By Martinne Geller
(Reuters) – The health warning on a MarkTen electronic cigarette package is 116 words long.
That’s much longer than the warnings on traditional cigarette packs in the United States. Nicotine, the e-cigarette warning says, is “addictive and habit-forming, and it is very toxic by inhalation, in contact with the skin, or if swallowed.” It is not intended for women who are pregnant or breast-feeding, or people … who take medicine for depression or asthma. “Nicotine can increase your heart rate and blood pressure and cause dizziness, nausea and stomach pain,” says MarkTen, a leading brand in the United States. The ingredients can be “poisonous.”
MarkTen’s parent company Altria, maker of Marlboro cigarettes, said the language seemed appropriate. There is no required health warning on electronic cigarettes in the United States, so “we had to do what we thought was right,” said a spokesman for Altria Client Services.
Derek Yach, a director at Vitality Institute, a health research company, doubts there is any “conspiratorial effort” to crush the new business. But he says that “if the dominant message is one of doubt, then the status quo gets maintained.” Yach once headed tobacco control at the World Health Organization and worked at PepsiCo.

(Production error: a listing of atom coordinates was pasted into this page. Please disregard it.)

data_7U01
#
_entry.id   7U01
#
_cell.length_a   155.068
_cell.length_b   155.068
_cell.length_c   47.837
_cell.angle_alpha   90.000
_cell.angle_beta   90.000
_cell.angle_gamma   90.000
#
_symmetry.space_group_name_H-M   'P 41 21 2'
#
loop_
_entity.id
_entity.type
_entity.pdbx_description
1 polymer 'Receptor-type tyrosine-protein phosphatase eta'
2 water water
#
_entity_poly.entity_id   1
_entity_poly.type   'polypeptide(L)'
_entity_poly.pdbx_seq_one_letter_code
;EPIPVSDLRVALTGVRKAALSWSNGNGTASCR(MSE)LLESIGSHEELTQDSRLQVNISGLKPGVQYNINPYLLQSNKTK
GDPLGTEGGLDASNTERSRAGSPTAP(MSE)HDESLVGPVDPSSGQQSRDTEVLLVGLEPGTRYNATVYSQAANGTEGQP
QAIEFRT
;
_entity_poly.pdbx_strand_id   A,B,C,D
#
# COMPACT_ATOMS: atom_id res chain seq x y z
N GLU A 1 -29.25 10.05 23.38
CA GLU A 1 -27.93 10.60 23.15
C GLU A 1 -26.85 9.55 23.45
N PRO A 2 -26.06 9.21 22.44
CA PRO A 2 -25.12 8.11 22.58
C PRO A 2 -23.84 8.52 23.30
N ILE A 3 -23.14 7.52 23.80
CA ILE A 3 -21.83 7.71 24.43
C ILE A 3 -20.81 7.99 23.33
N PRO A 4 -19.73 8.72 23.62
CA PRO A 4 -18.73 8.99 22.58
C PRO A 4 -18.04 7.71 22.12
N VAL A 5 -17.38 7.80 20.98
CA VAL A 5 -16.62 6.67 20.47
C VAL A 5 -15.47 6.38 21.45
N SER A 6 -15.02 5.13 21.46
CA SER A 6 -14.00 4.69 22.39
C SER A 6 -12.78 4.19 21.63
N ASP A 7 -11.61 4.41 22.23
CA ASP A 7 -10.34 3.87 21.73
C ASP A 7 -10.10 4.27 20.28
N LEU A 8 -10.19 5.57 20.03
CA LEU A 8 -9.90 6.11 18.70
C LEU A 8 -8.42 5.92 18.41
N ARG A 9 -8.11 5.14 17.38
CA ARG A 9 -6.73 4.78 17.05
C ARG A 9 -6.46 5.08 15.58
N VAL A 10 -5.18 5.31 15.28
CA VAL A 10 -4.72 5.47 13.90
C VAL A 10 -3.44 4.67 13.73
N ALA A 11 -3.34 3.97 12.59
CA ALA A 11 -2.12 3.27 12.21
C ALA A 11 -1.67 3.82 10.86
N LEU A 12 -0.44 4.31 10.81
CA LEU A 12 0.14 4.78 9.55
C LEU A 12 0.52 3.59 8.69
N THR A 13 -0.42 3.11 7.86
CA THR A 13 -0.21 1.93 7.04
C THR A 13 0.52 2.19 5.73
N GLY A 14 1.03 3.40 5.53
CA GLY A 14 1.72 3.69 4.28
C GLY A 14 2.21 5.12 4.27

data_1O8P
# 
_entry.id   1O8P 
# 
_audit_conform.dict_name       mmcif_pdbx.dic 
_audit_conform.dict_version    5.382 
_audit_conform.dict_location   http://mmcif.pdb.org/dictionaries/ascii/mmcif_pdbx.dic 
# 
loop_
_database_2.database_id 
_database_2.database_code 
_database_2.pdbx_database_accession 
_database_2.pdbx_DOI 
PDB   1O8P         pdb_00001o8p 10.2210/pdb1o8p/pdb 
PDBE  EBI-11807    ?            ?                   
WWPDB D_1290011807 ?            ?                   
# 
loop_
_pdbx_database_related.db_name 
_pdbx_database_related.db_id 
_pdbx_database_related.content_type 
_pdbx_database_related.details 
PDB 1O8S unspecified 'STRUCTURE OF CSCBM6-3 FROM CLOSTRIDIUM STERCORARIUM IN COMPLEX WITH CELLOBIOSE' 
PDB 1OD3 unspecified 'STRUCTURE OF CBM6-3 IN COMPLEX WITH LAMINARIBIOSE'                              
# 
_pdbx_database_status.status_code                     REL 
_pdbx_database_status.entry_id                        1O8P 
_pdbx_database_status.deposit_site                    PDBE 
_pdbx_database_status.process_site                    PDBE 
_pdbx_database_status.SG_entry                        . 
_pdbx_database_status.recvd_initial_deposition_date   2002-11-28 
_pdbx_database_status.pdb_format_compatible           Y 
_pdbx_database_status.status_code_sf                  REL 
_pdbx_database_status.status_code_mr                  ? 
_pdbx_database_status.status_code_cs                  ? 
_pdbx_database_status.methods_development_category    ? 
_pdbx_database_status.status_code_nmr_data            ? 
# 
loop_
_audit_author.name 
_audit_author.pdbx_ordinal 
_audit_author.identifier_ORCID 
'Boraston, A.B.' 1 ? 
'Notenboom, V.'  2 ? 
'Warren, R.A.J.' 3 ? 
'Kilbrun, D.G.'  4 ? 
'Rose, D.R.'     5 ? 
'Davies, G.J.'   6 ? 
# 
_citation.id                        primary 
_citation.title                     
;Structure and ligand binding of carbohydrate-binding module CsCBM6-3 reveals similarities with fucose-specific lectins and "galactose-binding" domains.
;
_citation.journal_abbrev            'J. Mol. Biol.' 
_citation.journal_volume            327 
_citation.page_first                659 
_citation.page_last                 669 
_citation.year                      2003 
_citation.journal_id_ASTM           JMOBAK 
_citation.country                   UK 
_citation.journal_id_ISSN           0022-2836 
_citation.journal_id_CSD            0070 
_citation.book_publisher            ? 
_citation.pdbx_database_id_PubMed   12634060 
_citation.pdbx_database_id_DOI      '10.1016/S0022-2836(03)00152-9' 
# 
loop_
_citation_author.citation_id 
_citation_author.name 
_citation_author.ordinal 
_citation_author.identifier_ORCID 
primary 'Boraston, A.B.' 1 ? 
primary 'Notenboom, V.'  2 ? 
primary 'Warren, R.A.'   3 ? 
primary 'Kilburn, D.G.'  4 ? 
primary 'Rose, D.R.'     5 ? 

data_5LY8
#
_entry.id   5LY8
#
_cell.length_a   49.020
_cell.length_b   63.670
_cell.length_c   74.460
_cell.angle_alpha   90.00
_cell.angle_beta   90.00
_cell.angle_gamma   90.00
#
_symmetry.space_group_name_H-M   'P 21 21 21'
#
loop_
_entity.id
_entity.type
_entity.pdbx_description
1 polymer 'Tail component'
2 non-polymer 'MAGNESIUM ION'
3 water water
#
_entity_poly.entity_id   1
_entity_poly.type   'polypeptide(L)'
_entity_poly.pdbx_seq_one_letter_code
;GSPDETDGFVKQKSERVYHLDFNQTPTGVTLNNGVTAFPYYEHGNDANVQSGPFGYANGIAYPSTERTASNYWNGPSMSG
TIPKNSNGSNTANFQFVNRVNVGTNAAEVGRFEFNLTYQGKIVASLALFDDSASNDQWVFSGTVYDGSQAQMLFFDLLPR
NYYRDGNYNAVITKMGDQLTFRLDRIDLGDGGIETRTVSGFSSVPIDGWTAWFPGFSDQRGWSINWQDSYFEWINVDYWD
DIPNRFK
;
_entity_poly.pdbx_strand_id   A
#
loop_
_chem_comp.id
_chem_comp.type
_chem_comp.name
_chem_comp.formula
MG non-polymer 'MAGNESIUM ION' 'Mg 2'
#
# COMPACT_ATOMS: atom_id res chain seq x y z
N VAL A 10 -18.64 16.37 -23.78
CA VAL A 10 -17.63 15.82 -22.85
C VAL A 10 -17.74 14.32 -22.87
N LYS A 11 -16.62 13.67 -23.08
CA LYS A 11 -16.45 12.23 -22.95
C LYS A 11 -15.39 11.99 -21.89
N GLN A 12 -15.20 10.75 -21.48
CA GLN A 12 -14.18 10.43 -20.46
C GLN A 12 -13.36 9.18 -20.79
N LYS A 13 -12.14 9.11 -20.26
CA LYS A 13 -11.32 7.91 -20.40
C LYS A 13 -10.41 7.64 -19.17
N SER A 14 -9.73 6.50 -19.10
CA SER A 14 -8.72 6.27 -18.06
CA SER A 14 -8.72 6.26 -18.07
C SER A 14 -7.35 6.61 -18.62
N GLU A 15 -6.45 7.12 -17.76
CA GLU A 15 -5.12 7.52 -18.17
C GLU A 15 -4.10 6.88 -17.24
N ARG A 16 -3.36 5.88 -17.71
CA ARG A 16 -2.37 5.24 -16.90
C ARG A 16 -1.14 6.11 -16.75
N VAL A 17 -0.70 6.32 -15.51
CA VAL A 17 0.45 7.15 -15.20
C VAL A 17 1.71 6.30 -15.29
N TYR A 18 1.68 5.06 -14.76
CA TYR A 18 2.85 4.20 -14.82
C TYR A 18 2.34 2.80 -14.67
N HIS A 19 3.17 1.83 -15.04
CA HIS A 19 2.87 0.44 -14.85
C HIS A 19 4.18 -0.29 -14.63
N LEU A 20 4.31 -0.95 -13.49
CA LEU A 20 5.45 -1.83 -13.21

Japan Tobacco International, the world’s third-largest tobacco company, thinks strict regulations could hurt young firms. “If you make it extremely hard (to comply), you would drive small companies out of business,” said Ian Jones, JTI’s head of scientific and regulatory affairs for emerging products. “You would lose the value of the category, you would lose the spark.”
For Yach, the former WHO tobacco official, regulators should remember that e-cigarettes are more than a new business. “A heavy smoker has a 20 times greater risk of lung cancer,” Yach said. “Switch to e-cigarettes and that risk is virtually going to zero.”
(Edited by Sara Ledwith)
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